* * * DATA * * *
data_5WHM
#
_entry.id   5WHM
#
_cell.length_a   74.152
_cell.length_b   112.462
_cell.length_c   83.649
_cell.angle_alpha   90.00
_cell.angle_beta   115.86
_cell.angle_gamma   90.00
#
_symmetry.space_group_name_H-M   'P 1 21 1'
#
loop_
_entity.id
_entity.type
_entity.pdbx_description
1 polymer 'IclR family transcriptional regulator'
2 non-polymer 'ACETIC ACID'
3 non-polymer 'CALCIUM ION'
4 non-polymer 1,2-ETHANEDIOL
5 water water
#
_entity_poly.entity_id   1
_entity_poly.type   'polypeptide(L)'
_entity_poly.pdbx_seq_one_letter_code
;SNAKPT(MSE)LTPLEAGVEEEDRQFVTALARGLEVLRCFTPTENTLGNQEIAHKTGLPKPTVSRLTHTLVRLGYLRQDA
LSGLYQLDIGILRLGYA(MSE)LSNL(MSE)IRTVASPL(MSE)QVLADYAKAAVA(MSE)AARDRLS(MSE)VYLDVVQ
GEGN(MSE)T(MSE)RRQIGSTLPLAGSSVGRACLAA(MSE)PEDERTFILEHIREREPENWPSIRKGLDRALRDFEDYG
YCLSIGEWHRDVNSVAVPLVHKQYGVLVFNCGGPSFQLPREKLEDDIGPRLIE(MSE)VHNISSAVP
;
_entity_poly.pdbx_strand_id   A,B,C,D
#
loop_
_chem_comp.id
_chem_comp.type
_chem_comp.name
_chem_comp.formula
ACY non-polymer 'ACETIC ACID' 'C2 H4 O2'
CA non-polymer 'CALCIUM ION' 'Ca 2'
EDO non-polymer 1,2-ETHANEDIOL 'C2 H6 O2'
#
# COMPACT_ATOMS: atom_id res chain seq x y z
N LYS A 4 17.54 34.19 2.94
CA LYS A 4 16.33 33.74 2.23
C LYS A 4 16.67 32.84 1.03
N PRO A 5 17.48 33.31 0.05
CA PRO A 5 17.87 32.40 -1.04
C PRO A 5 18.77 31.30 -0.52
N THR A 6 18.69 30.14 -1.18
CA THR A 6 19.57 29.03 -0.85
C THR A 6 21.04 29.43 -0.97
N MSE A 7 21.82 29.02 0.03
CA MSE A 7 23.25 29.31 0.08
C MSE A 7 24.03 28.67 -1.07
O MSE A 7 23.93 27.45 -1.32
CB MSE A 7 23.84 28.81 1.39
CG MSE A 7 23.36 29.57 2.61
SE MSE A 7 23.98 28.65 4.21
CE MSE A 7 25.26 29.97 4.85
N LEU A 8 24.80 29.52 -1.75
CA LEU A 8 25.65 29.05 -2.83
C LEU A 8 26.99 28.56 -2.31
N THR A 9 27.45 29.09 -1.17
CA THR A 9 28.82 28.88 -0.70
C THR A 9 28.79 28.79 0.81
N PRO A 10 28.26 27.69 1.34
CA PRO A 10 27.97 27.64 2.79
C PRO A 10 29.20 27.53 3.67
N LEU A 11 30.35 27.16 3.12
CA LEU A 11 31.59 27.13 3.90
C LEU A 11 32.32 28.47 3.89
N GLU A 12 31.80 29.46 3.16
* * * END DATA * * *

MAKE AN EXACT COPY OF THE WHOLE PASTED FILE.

data_5WHM
#
_entry.id   5WHM
#
_cell.length_a   74.152
_cell.length_b   112.462
_cell.length_c   83.649
_cell.angle_alpha   90.00
_cell.angle_beta   115.86
_cell.angle_gamma   90.00
#
_symmetry.space_group_name_H-M   'P 1 21 1'
#
loop_
_entity.id
_entity.type
_entity.pdbx_description
1 polymer 'IclR family transcriptional regulator'
2 non-polymer 'ACETIC ACID'
3 non-polymer 'CALCIUM ION'
4 non-polymer 1,2-ETHANEDIOL
5 water water
#
_entity_poly.entity_id   1
_entity_poly.type   'polypeptide(L)'
_entity_poly.pdbx_seq_one_letter_code
;SNAKPT(MSE)LTPLEAGVEEEDRQFVTALARGLEVLRCFTPTENTLGNQEIAHKTGLPKPTVSRLTHTLVRLGYLRQDA
LSGLYQLDIGILRLGYA(MSE)LSNL(MSE)IRTVASPL(MSE)QVLADYAKAAVA(MSE)AARDRLS(MSE)VYLDVVQ
GEGN(MSE)T(MSE)RRQIGSTLPLAGSSVGRACLAA(MSE)PEDERTFILEHIREREPENWPSIRKGLDRALRDFEDYG
YCLSIGEWHRDVNSVAVPLVHKQYGVLVFNCGGPSFQLPREKLEDDIGPRLIE(MSE)VHNISSAVP
;
_entity_poly.pdbx_strand_id   A,B,C,D
#
loop_
_chem_comp.id
_chem_comp.type
_chem_comp.name
_chem_comp.formula
ACY non-polymer 'ACETIC ACID' 'C2 H4 O2'
CA non-polymer 'CALCIUM ION' 'Ca 2'
EDO non-polymer 1,2-ETHANEDIOL 'C2 H6 O2'
#
# COMPACT_ATOMS: atom_id res chain seq x y z
N LYS A 4 17.54 34.19 2.94
CA LYS A 4 16.33 33.74 2.23
C LYS A 4 16.67 32.84 1.03
N PRO A 5 17.48 33.31 0.05
CA PRO A 5 17.87 32.40 -1.04
C PRO A 5 18.77 31.30 -0.52
N THR A 6 18.69 30.14 -1.18
CA THR A 6 19.57 29.03 -0.85
C THR A 6 21.04 29.43 -0.97
N MSE A 7 21.82 29.02 0.03
CA MSE A 7 23.25 29.31 0.08
C MSE A 7 24.03 28.67 -1.07
O MSE A 7 23.93 27.45 -1.32
CB MSE A 7 23.84 28.81 1.39
CG MSE A 7 23.36 29.57 2.61
SE MSE A 7 23.98 28.65 4.21
CE MSE A 7 25.26 29.97 4.85
N LEU A 8 24.80 29.52 -1.75
CA LEU A 8 25.65 29.05 -2.83
C LEU A 8 26.99 28.56 -2.31
N THR A 9 27.45 29.09 -1.17
CA THR A 9 28.82 28.88 -0.70
C THR A 9 28.79 28.79 0.81
N PRO A 10 28.26 27.69 1.34
CA PRO A 10 27.97 27.64 2.79
C PRO A 10 29.20 27.53 3.67
N LEU A 11 30.35 27.16 3.12
CA LEU A 11 31.59 27.13 3.90
C LEU A 11 32.32 28.47 3.89
N GLU A 12 31.80 29.46 3.16